By late that afternoon, we were within three miles of Bahia San Carlos. We had shut the engine down a few hours earlier, as we were doing quite well without it. I went forward to drop the jib and as I did so, Gary called me and said the autopilot had quit. Not a real problem, we could just as easily sail hand steer in. But we started the engine and I began fiddling with the autopilot. A moment  later, the engine quit. No problem, it was still light and we had enough wind to sail in. While Gary handled the boat, I began on the engine. It didn't take long to find the fuel line plugged up, between the tank and the transfer pump. The inside of a salvaged Morse control was exhumed and an attempt to clear the blockage with this stiff wire was undertaken, with no success. So I cut the feed line at the tank valve, found another fitting for the transfer pump, and ran a diesel hose which replaced the plugged copper line. Had this all done within a few minutes of dropping the anchor.
 
It was still light and the autopilot problem could be addressed. Because I am a recognized electrical genius, I immediately diagnosed the problem as a failure to energize the drive clutch. Repairs would necessitate removal and disassembly of the drive unit, no trivial task. Meanwhile, Gary, who is not an electrical genius, asked why the drive motor was running but the sprocket gear wasn't turning. Broken roll pin. As it turned out, a fair amount of dissassembly was necessary to access and replace the broken roll pin. We finished putting in a new roll pin by 11 that night but were too tired to reassemble the roller chain and wires to the quadrant. Next morning, as soon as it was light enough, reassembly of the steering gear was completed and tested. It looked like we were ready to go. But when the engine was started, I noticed the oil pressure was down to 30 psi. Cold, it is usually around 45. Stopped it and checked the dipstick. We were half a quart over the full mark and it stank of diesel. This was bad news. Diesel can get into the crankcase a number of ways, most commonly through a defective lift pump or less commonly, a defective seal on the injector pump. Unsure of where to begin, the lube oil was pumped out of the crankcase and replaced with fresh, along with a new oil filter. (A note of warning: I have had the seal of two Fram filters stick in the oil filter housing. You find this out, if you haven't checked, after you put in a new filter, start the engine, and begin spraying lube oil at forty psi.) Anyhow, the engine was started, oil pressure was normal, but the cause of diesel in the crankcase unknown. After half an hour of running, the oil pressure was at the normal hot value and a lube oil level check also normal. Still, a bit uneasy about this. So underway again with an agreement to heave to at Punta Baja for another engine check. All was well. Why? Could the plugged fuel line have in someway caused the engine driven fuel pump to push diesel into the crankcase? Unknown.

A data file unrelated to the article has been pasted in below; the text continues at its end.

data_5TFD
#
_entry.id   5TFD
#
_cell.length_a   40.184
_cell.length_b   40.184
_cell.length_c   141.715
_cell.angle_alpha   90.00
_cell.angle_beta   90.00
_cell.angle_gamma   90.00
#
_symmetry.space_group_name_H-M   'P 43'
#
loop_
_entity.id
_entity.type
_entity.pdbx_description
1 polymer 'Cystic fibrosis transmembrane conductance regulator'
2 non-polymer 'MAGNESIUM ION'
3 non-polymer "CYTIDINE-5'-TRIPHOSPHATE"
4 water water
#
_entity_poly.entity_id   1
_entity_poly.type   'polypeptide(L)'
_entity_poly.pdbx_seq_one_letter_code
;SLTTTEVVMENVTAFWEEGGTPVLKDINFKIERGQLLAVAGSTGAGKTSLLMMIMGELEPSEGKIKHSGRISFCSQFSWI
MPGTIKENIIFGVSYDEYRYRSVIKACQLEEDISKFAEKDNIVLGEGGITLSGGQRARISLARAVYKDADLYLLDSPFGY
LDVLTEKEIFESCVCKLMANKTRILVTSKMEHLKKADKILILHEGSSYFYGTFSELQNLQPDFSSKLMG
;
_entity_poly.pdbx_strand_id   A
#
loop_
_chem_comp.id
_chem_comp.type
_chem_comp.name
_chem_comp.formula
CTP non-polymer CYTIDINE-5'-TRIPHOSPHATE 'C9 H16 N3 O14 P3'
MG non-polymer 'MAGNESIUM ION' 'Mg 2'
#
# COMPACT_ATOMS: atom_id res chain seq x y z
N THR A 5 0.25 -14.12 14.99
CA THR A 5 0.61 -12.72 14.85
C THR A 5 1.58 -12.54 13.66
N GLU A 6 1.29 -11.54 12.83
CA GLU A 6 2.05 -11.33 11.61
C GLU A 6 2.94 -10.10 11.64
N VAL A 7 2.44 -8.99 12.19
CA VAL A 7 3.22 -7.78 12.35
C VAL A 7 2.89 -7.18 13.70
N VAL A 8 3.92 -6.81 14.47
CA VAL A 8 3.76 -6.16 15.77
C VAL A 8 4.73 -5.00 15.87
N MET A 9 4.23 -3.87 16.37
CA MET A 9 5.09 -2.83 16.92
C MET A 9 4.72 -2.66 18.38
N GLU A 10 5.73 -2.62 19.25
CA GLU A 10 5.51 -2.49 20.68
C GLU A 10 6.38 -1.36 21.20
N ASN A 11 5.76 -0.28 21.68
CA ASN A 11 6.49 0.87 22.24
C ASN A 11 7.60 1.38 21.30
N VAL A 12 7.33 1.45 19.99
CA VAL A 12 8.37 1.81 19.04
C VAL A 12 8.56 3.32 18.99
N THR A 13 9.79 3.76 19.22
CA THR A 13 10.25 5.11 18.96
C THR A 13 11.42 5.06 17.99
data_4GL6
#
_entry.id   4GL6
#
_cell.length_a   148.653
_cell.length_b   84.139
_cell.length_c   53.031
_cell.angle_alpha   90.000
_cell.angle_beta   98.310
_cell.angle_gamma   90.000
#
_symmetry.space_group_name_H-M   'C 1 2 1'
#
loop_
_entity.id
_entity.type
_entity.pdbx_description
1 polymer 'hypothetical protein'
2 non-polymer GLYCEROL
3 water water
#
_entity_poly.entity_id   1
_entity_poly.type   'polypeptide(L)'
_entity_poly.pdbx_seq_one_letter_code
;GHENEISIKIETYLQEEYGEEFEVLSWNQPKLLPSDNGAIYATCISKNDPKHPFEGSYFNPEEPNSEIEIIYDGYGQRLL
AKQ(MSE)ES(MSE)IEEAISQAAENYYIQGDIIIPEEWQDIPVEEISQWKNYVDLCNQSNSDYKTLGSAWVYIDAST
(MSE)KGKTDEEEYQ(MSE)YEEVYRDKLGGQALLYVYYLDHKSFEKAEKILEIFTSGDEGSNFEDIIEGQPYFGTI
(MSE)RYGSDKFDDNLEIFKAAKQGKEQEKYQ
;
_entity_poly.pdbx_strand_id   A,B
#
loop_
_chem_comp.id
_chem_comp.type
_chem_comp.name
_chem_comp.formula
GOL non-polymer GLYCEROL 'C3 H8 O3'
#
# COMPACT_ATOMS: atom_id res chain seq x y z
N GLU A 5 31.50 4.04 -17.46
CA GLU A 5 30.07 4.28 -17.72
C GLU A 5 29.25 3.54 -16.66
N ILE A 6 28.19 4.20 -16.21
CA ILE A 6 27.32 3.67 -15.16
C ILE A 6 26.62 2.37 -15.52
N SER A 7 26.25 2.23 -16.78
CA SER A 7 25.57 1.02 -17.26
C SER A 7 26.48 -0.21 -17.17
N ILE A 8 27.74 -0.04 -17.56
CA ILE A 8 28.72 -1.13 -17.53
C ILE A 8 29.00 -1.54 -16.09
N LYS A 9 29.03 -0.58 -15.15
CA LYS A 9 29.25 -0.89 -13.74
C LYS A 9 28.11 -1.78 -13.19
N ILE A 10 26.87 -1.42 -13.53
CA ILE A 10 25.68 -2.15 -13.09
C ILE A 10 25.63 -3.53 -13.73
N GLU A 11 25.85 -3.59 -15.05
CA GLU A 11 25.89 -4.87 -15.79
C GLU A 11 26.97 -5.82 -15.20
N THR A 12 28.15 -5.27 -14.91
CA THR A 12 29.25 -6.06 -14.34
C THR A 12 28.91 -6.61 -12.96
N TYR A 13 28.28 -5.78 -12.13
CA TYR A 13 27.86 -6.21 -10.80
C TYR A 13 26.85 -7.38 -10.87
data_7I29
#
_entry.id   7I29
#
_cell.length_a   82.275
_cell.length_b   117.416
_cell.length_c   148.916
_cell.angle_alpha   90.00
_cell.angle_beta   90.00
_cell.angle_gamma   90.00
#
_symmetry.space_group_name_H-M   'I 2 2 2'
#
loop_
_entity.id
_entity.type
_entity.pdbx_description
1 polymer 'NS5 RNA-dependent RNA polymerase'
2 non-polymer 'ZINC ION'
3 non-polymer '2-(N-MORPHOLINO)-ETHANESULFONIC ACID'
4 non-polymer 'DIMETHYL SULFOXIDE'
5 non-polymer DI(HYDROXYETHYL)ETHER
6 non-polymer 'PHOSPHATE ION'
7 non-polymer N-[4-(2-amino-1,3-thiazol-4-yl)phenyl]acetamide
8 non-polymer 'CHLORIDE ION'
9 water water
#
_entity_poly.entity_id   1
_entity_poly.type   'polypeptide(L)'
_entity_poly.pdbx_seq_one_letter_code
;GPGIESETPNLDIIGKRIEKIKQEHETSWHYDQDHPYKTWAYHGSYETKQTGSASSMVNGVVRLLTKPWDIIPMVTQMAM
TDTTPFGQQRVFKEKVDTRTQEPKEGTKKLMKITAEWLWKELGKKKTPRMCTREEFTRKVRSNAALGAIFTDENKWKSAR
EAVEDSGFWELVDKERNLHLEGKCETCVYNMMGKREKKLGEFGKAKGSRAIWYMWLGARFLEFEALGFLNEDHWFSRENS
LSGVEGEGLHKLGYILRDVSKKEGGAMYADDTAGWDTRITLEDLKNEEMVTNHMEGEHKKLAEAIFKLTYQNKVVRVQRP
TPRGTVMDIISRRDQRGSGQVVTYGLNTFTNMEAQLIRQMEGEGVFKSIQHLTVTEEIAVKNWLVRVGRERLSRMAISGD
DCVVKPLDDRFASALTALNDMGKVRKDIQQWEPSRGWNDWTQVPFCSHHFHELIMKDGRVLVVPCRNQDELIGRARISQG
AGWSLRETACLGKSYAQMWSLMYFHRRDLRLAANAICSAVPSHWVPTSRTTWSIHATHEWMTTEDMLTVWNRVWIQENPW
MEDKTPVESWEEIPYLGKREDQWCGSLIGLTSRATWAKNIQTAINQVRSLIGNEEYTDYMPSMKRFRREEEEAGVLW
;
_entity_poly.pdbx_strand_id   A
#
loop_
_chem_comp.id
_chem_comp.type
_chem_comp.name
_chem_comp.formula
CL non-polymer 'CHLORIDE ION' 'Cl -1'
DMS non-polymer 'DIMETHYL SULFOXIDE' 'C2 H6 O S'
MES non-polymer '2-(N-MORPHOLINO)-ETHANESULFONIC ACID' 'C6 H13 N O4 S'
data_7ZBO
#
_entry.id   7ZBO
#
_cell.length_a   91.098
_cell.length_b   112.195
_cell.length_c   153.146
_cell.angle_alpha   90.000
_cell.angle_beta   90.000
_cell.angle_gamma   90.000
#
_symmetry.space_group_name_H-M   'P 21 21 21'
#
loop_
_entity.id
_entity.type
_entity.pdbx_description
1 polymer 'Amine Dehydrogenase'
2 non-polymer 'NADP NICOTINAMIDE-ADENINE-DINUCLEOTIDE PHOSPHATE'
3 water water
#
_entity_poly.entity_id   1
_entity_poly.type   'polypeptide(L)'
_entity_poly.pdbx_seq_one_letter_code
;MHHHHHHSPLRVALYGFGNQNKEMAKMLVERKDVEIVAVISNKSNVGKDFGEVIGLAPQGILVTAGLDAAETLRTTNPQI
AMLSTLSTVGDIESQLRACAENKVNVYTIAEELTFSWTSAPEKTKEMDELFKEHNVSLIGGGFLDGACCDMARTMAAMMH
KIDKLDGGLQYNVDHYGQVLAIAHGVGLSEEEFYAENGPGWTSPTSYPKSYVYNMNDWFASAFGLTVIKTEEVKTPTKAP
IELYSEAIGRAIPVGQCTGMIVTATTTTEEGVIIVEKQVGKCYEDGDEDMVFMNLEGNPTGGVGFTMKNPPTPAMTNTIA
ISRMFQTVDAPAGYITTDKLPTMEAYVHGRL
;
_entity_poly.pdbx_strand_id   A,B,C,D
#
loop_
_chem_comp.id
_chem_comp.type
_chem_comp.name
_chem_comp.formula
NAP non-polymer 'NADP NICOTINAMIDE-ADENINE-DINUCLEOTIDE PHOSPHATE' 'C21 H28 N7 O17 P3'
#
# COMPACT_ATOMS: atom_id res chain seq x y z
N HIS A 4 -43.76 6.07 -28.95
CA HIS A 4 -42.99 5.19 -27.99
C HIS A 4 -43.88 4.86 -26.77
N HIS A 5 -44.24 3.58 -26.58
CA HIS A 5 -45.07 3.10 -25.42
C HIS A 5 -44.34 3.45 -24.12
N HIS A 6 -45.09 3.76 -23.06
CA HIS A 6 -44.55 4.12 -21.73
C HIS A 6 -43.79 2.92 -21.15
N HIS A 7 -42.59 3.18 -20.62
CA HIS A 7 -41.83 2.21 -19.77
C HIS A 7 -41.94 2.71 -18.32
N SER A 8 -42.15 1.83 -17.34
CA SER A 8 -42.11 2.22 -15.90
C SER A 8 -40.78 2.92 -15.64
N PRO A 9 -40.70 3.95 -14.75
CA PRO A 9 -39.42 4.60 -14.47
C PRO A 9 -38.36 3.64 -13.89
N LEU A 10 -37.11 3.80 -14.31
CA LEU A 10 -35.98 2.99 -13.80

Leaving Punta Baja for the last leg to Ensenada,  (We had passed inside Sacramento Reef), we reached a way point a mile or so west of the point before turning north. After executing the turn, our speed over the ground was down to a knot. There was no wind. Evidently, the south flowing current is very strong here. We probably should have realized that by looking at the streaming kelp. The solution was to close the beach as close as radar, sounder, and GPS plot permitted. A few hours went by, speed was back to 5.5, sometimes 6.0 knots, and all was well.
 
Again, we ran through the night, raising Pt. Colnett at first light. I had never seen the south side of this point before; it is spectacular, with almost sheer cliffs more than 300' high running eastward for a mile. From here, nothing noteworthy. We raised the entrance to the bay (Punta Banda) at sunset and were alongside in Cruiseport at 2130. So ends the trip. 897 miles in 18 days. Ugh!